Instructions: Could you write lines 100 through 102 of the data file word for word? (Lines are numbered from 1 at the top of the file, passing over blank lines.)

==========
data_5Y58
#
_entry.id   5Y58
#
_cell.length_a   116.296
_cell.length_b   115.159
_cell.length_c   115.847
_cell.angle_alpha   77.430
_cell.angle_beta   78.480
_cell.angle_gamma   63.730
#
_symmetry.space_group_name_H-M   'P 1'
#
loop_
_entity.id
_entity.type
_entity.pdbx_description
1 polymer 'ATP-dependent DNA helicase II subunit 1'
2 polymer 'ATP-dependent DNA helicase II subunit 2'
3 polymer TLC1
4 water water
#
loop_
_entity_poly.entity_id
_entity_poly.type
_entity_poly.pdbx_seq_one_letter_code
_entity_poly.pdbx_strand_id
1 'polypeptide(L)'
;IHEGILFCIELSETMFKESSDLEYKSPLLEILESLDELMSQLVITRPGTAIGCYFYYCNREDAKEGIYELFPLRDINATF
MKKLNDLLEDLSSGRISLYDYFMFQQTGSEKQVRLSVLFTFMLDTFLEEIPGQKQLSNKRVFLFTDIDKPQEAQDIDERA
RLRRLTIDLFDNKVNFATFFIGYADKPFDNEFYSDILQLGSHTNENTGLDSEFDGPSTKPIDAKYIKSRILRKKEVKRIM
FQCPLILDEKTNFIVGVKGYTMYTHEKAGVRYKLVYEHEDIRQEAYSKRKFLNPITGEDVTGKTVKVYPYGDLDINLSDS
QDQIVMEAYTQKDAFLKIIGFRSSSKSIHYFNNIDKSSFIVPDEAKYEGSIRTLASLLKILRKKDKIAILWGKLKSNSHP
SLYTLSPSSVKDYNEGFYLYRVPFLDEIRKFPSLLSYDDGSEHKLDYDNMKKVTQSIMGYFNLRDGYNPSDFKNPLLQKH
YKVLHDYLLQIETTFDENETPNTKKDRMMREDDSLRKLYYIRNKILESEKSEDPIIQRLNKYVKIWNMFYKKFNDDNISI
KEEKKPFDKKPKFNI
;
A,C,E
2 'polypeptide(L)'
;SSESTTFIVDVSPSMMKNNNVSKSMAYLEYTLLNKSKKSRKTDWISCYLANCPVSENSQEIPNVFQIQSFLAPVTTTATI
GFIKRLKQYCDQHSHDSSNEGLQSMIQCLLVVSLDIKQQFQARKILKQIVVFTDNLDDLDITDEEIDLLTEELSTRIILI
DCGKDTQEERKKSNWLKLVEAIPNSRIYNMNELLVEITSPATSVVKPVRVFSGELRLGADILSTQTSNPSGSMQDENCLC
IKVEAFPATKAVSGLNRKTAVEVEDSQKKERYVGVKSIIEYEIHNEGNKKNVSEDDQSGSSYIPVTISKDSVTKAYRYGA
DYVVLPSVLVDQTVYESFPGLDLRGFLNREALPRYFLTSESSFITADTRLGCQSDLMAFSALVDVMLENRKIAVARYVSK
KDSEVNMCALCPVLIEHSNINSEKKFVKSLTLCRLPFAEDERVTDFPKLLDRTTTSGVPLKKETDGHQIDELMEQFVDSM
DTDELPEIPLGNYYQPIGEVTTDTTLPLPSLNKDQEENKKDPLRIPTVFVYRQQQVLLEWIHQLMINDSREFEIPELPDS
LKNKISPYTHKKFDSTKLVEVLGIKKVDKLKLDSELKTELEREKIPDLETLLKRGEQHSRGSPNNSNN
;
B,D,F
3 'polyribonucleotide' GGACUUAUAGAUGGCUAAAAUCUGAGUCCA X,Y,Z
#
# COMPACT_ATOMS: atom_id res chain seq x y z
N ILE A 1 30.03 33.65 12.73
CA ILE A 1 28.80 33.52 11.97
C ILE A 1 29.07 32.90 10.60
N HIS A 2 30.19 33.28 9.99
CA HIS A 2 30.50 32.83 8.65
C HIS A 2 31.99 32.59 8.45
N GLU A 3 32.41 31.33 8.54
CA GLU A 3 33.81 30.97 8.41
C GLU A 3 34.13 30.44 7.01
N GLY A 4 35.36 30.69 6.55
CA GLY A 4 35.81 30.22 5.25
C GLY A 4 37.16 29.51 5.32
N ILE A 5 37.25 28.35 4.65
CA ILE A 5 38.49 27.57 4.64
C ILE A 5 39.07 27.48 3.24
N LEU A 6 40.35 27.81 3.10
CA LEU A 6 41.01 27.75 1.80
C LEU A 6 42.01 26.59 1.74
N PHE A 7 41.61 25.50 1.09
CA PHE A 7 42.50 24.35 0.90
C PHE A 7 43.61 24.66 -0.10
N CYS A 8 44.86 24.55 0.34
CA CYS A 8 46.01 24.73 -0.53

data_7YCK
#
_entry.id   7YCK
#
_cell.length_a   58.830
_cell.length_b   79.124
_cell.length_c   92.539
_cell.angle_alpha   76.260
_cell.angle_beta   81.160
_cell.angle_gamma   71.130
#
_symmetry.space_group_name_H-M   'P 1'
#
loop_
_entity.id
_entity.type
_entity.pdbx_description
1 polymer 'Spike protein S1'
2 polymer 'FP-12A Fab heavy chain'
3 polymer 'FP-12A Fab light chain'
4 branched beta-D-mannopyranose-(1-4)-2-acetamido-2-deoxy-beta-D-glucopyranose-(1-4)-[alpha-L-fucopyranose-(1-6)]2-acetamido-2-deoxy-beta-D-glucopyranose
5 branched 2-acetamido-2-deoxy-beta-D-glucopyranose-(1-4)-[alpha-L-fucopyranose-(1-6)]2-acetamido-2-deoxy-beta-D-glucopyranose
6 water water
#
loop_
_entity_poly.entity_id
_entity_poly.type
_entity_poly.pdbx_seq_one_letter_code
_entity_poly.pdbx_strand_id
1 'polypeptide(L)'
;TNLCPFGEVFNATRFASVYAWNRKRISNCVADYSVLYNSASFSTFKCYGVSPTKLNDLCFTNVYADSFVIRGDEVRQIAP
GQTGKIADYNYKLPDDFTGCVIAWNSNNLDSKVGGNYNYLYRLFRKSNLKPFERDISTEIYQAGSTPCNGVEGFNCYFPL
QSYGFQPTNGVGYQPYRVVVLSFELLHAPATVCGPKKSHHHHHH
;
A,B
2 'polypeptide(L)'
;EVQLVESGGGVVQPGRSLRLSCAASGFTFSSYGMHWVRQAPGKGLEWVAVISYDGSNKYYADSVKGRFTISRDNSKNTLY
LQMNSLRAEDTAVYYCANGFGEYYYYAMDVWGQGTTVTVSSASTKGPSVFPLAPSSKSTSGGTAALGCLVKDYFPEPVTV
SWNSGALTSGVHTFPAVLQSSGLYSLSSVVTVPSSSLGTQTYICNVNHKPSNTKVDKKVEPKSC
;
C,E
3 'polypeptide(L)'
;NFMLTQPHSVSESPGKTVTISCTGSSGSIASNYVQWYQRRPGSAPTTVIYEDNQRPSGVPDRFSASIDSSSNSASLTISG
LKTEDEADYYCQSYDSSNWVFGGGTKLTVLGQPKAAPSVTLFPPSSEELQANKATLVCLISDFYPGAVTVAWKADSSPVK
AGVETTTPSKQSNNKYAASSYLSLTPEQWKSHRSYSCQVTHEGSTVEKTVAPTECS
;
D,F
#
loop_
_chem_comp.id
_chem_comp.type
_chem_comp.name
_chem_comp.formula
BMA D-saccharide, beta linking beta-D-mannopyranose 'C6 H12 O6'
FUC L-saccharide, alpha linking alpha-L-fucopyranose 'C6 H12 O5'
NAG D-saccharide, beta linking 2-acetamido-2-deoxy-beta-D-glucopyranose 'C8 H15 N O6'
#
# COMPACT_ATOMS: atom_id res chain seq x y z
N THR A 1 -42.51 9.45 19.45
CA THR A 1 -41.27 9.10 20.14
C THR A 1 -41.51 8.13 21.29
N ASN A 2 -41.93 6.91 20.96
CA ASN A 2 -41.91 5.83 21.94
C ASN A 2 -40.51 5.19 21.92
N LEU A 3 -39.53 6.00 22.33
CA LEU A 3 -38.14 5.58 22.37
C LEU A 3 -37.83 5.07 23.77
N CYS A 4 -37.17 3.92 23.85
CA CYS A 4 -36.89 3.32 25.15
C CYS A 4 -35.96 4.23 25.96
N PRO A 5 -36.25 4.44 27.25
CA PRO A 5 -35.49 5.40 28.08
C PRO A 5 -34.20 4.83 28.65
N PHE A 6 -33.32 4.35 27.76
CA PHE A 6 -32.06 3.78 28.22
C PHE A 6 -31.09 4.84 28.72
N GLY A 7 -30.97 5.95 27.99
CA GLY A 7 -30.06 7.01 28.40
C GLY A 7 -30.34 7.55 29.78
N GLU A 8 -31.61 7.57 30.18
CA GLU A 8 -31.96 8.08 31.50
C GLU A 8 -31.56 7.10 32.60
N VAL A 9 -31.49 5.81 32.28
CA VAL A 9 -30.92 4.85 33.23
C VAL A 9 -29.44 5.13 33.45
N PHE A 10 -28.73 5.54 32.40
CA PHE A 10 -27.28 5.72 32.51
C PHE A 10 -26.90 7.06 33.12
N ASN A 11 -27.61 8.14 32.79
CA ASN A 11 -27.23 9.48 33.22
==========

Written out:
loop_
_entity_poly.entity_id
_entity_poly.type